Back in the U.S.A. — briefly.

IMG_0456
Looking north from Petco Park just before the game started. See the brick building just above the woman in the orange shirt? That’s Park Lofts, where Stephanie lives.

Leslie and I are cat-sitting in beautiful downtown San Diego while daughter Stephanie is enjoying a well-deserved vacation on Italy’s Amalfi Coast. It’s sort of a vacation for us. We walked two blocks to Petco Park to see the San Diego Padres play the San Francisco Giants (Stephanie has a season ticket package).

IMG_0468
Stephanie has great seats!

The Padres lost, but it was a good game. On Independence Day, we watched fireworks from the crowded Embarcadero (a city park along the marina). Best of all, we’ve attended worship services at St. Paul’s United Methodist Church on Coronado Island, where our friend Tom exclaimed, “Welcome Home!” the first time we walked in.

Dining out is one of the best things about living in San Diego. We’ve already been to some of our favorite places, such as the East Village location of Breakfast Republic and The Blind Burro. We still have a few places on our go-to list, but Stephanie recommended a new spot on J Street called Whip Hand for burgers. Leslie had a glass of wine with her burger, but I had to try their Beer Bank — you get a card to use at any of about 20 different self-serve taps, mostly local craft beers. You can pour as much or as little as you like and pay by the ounce. I poured a healthy taste of five different IPAs and spent roughly the same as buying one brew. Burgers and beers were excellent. We’ll be back.

We’ve also done some shopping for things that are hard to come by in Ajijic, like the shampoo I use for thinning hair — can’t buy it in Mexico (except through Amazon) so we’re “importing” some. Also, an optometrist in Ajijic warned me that soft contact lenses, unlike most things in Mexico, are about double the price we pay in the U.S. So I got a year’s supply from the Costco optical shop here in San Diego.

You may be wondering if the two recent California earthquakes caused any problems for us. Only in the most minor way. We barely felt the first one, a 6.5. The epicenter was hundreds of miles away so all we noticed was a slight movement. A day later there was a 7.1 that happened while we were driving home from shopping in Carlsbad and dinner at the Del Mar location of The Brigantine seafood restaurant. When we got home, we pulled into the parking garage and found the elevators were out of order. We were glad Stephanie’s condo is on the second floor and her parking space is on B1!

San Diego isn’t close to any active fault lines, so it’s rare to feel a quake in this area. But this one was strong enough to trigger the earthquake protocol on the elevators in our building. As we came out of the garage stairwell onto the ground floor, a resident taking his dog for a walk asked excitedly, “Didja feel it?” But we didn’t, since we were on the freeway at the time. We were only slightly inconvenienced by walking up two flights.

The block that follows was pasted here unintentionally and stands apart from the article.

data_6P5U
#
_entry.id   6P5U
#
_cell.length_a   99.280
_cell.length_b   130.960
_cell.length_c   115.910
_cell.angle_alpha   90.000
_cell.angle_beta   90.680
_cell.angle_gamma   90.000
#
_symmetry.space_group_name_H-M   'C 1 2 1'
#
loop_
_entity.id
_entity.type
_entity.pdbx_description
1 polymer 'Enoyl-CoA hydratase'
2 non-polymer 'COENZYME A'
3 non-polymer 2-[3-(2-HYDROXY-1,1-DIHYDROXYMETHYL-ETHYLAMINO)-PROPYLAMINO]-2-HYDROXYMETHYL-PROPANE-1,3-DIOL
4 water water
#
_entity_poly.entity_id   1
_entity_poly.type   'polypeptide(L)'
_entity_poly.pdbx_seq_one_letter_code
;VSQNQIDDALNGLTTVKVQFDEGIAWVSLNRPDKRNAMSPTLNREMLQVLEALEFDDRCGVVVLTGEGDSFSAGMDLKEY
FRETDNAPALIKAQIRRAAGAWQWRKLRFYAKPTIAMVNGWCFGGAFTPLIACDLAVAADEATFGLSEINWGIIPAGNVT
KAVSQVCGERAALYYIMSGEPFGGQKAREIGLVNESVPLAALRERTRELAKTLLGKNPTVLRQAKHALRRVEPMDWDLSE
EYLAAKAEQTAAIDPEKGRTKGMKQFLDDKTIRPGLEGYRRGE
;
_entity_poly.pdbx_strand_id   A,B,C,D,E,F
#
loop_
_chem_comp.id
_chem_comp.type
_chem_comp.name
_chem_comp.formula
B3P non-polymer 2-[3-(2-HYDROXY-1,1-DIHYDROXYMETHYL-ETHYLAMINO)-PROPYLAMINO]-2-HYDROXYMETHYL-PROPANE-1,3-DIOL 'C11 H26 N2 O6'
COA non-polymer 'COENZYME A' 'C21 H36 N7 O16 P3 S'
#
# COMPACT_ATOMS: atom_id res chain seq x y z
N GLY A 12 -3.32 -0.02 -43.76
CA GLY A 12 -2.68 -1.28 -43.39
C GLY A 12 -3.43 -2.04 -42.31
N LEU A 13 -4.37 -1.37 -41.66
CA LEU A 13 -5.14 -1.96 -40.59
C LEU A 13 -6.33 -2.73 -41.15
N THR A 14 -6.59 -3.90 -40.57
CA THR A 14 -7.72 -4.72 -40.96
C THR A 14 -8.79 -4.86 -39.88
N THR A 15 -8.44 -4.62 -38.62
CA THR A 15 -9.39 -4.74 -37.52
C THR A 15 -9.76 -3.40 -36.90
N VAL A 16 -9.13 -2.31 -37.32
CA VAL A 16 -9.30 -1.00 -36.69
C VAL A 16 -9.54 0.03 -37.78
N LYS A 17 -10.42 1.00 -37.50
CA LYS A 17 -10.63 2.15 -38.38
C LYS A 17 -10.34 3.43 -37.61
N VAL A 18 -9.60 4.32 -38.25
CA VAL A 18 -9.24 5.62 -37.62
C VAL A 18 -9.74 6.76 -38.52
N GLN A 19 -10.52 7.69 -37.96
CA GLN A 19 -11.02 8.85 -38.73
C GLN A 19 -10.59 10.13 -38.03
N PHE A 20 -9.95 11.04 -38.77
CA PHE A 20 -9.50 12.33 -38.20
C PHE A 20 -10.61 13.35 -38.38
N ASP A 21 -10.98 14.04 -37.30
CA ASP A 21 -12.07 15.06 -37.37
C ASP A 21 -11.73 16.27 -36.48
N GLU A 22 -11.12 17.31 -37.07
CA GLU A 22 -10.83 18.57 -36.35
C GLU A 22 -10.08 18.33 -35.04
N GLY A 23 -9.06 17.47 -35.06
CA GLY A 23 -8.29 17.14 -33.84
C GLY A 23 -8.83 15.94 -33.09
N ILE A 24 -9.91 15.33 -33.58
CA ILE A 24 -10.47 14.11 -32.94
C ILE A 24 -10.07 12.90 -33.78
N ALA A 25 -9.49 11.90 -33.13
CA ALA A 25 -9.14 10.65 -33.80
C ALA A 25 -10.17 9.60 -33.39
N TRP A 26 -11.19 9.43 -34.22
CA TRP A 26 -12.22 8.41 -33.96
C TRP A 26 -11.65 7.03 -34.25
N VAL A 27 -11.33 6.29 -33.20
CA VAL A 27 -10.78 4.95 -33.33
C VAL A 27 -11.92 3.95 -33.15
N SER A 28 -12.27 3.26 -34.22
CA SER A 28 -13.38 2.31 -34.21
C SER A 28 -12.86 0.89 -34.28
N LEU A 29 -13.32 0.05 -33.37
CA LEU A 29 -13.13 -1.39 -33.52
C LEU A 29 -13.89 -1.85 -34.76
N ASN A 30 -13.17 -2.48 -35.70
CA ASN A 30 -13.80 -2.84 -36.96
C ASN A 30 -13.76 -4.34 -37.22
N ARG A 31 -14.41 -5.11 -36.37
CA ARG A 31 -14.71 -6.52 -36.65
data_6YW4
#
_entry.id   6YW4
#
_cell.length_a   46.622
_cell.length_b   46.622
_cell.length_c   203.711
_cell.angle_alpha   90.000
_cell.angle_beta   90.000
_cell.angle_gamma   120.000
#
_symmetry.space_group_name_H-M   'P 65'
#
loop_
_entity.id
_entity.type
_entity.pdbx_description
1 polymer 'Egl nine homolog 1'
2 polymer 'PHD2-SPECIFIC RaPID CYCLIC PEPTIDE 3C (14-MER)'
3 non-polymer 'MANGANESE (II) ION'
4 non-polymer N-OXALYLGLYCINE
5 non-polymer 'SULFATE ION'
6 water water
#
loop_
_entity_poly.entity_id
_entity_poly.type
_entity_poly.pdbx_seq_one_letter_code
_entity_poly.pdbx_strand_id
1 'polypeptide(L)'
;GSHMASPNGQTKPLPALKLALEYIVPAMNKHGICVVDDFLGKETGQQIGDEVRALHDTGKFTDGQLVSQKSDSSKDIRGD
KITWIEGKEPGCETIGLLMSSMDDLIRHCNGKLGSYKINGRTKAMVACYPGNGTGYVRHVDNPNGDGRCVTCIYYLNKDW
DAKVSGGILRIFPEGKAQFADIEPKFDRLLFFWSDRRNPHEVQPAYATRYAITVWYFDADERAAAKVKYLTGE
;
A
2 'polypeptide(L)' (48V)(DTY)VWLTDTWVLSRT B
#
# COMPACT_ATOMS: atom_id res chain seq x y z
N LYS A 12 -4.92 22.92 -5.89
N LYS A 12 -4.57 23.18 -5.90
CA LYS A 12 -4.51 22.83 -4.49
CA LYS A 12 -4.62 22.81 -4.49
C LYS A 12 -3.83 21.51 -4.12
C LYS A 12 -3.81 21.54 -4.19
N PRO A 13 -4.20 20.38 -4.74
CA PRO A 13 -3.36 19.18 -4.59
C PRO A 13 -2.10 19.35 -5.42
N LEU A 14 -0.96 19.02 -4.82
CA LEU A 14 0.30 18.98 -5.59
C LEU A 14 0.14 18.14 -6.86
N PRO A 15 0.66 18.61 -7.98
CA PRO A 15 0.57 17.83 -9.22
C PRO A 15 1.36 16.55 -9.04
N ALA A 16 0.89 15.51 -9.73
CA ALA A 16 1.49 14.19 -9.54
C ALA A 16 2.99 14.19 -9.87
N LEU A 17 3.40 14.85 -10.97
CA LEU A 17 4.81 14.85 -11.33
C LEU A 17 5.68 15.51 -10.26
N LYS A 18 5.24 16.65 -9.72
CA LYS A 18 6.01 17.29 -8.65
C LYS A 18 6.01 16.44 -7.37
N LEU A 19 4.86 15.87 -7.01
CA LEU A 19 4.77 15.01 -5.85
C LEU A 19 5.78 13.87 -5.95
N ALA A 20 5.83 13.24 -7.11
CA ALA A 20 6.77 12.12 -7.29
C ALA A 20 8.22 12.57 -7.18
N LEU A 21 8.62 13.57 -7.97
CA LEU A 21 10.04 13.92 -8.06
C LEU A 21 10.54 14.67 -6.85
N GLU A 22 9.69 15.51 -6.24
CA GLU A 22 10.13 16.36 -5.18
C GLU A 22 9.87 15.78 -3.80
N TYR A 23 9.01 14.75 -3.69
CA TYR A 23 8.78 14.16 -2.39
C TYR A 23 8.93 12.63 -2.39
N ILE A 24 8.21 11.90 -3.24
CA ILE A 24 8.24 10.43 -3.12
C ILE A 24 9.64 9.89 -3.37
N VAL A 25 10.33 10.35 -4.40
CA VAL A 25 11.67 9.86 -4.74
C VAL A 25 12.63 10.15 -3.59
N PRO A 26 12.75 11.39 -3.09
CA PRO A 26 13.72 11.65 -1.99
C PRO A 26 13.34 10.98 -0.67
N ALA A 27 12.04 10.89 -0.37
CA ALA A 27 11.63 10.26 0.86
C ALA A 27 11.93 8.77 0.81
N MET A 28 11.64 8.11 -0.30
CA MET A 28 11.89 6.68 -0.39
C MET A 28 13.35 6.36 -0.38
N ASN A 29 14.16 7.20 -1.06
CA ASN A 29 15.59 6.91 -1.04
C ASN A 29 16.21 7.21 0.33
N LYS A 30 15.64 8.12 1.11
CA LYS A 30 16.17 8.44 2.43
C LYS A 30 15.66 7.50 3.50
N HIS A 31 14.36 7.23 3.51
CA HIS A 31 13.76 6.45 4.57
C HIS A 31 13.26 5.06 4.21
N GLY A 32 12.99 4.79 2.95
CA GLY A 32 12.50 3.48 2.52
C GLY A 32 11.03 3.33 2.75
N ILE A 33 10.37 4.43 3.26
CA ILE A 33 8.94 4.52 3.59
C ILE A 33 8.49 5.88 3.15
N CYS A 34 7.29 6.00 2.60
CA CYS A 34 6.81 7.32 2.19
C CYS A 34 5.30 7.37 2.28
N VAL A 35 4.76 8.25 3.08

IMG_0470
Lewis (top) and Piper enjoy their tree that gives them a great view of Island Avenue.

We’ve enjoyed taking care of Lewis and Piper, Stephanie’s two Maine Coon cats, and they seem to appreciate our attention. Lots more to do and see while we’re here. We’ll be driving to Los Angeles to pick up Stephanie on July 13 (for direct flights to and from Europe, LAX is better than SAN), then we have a few days to spend with her before we go home July 19. I must admit, I have enjoyed driving her BMW!

More to come…

See you later!

IMG_0460
Didn’t get to see the Cubs play this time, but we did enjoy the game. Thank you, Steph!

How does Puerta Vallarta stack up?

Before the main event (and because there are not a lot of pics this time), here’s a photo I thought I had posted before but realize now that I never put it up for all to see. John and Anne Mixen came to Puerto Vallarta for a well-deserved vacation just a few days after we arrived here on March 1.

Amigos-1445
We met John and Anne for drinks and watched an amazing sunset.

After a number of emails and texts, we met our old Naperville friends for drinks at the Lighthouse and dinner at Victor’s in the marina, followed by great conversation on the patio of our temporary home. It was great to see them again and catch up.

Now let’s talk pesos and dollars. Any consideration of where to live in retirement includes the cost of living. That’s a big factor in our decision, along with climate and a few other things. So let’s take a look at what it costs to live here in Puerto Vallarta.

We shop for food in several places, just like we did back in the States. The two major Mexican supermarkets are Soriana and Comercial Mexicana. Here’s a taste of what it costs to shop in an American-style supermercado (all numbers have been converted to U.S. measurement, and prices are in dollars at today’s exchange rate):

  • Lavazza coffee, 12 oz., $8.00
  • rice, 26.5 oz., $1.23
  • Colgate toothpaste, 4.6 oz., $2.04
  • oatmeal, 2.2 lbs, $1.07
  • gala apples, 23.8 oz., $.68
  • sliced deli ham, 17.6 oz., $5.39
  • olive oil, 25.4 oz., $5.28